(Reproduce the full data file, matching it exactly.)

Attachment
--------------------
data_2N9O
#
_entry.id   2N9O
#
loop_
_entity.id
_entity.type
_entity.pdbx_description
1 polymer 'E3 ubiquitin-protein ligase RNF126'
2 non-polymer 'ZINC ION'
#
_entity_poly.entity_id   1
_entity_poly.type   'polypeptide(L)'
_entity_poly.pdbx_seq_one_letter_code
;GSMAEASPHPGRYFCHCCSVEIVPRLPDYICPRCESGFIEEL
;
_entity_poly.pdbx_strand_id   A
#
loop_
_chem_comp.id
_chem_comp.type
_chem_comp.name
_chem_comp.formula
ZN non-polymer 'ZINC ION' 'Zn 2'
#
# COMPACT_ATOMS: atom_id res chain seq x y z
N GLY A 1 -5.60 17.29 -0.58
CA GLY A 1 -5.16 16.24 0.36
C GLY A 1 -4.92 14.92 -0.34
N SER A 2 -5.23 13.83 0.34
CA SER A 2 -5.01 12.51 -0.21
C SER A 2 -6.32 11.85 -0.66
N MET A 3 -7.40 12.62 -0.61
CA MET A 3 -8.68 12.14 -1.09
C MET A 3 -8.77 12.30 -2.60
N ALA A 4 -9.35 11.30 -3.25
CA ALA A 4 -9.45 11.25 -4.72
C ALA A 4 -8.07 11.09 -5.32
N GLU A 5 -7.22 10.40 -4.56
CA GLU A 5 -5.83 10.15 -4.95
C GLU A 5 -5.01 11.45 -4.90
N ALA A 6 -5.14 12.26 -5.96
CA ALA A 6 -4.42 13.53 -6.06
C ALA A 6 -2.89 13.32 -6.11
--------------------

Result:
data_2N9O
#
_entry.id   2N9O
#
loop_
_entity.id
_entity.type
_entity.pdbx_description
1 polymer 'E3 ubiquitin-protein ligase RNF126'
2 non-polymer 'ZINC ION'
#
_entity_poly.entity_id   1
_entity_poly.type   'polypeptide(L)'
_entity_poly.pdbx_seq_one_letter_code
;GSMAEASPHPGRYFCHCCSVEIVPRLPDYICPRCESGFIEEL
;
_entity_poly.pdbx_strand_id   A
#
loop_
_chem_comp.id
_chem_comp.type
_chem_comp.name
_chem_comp.formula
ZN non-polymer 'ZINC ION' 'Zn 2'
#
# COMPACT_ATOMS: atom_id res chain seq x y z
N GLY A 1 -5.60 17.29 -0.58
CA GLY A 1 -5.16 16.24 0.36
C GLY A 1 -4.92 14.92 -0.34
N SER A 2 -5.23 13.83 0.34
CA SER A 2 -5.01 12.51 -0.21
C SER A 2 -6.32 11.85 -0.66
N MET A 3 -7.40 12.62 -0.61
CA MET A 3 -8.68 12.14 -1.09
C MET A 3 -8.77 12.30 -2.60
N ALA A 4 -9.35 11.30 -3.25
CA ALA A 4 -9.45 11.25 -4.72
C ALA A 4 -8.07 11.09 -5.32
N GLU A 5 -7.22 10.40 -4.56
CA GLU A 5 -5.83 10.15 -4.95
C GLU A 5 -5.01 11.45 -4.90
N ALA A 6 -5.14 12.26 -5.96
CA ALA A 6 -4.42 13.53 -6.06
C ALA A 6 -2.89 13.32 -6.11